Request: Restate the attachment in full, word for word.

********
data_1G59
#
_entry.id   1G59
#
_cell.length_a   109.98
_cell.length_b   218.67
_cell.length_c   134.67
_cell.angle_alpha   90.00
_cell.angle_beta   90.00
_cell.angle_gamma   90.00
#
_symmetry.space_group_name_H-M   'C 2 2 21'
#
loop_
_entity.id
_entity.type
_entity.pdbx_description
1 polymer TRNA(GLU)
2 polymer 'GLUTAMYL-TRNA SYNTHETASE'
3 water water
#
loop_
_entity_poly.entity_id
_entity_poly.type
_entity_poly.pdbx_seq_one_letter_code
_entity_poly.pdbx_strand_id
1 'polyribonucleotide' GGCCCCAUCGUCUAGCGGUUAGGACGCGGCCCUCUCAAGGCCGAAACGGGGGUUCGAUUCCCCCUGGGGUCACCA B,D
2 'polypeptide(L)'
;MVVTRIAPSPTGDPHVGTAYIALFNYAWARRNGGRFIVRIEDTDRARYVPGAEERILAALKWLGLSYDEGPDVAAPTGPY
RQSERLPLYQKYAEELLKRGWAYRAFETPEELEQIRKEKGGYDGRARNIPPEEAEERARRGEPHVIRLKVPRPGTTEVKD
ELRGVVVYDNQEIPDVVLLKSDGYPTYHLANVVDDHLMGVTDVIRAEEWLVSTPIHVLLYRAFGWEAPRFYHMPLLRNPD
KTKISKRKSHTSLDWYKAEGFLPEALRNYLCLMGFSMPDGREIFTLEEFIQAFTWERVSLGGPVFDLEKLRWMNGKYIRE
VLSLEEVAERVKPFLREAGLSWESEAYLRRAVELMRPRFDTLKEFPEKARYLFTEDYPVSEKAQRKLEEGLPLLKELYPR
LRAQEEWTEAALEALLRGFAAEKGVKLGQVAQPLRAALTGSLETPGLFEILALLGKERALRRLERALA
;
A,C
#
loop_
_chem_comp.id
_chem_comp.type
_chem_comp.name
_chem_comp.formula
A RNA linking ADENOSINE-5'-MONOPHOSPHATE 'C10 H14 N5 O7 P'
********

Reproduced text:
data_1G59
#
_entry.id   1G59
#
_cell.length_a   109.98
_cell.length_b   218.67
_cell.length_c   134.67
_cell.angle_alpha   90.00
_cell.angle_beta   90.00
_cell.angle_gamma   90.00
#
_symmetry.space_group_name_H-M   'C 2 2 21'
#
loop_
_entity.id
_entity.type
_entity.pdbx_description
1 polymer TRNA(GLU)
2 polymer 'GLUTAMYL-TRNA SYNTHETASE'
3 water water
#
loop_
_entity_poly.entity_id
_entity_poly.type
_entity_poly.pdbx_seq_one_letter_code
_entity_poly.pdbx_strand_id
1 'polyribonucleotide' GGCCCCAUCGUCUAGCGGUUAGGACGCGGCCCUCUCAAGGCCGAAACGGGGGUUCGAUUCCCCCUGGGGUCACCA B,D
2 'polypeptide(L)'
;MVVTRIAPSPTGDPHVGTAYIALFNYAWARRNGGRFIVRIEDTDRARYVPGAEERILAALKWLGLSYDEGPDVAAPTGPY
RQSERLPLYQKYAEELLKRGWAYRAFETPEELEQIRKEKGGYDGRARNIPPEEAEERARRGEPHVIRLKVPRPGTTEVKD
ELRGVVVYDNQEIPDVVLLKSDGYPTYHLANVVDDHLMGVTDVIRAEEWLVSTPIHVLLYRAFGWEAPRFYHMPLLRNPD
KTKISKRKSHTSLDWYKAEGFLPEALRNYLCLMGFSMPDGREIFTLEEFIQAFTWERVSLGGPVFDLEKLRWMNGKYIRE
VLSLEEVAERVKPFLREAGLSWESEAYLRRAVELMRPRFDTLKEFPEKARYLFTEDYPVSEKAQRKLEEGLPLLKELYPR
LRAQEEWTEAALEALLRGFAAEKGVKLGQVAQPLRAALTGSLETPGLFEILALLGKERALRRLERALA
;
A,C
#
loop_
_chem_comp.id
_chem_comp.type
_chem_comp.name
_chem_comp.formula
A RNA linking ADENOSINE-5'-MONOPHOSPHATE 'C10 H14 N5 O7 P'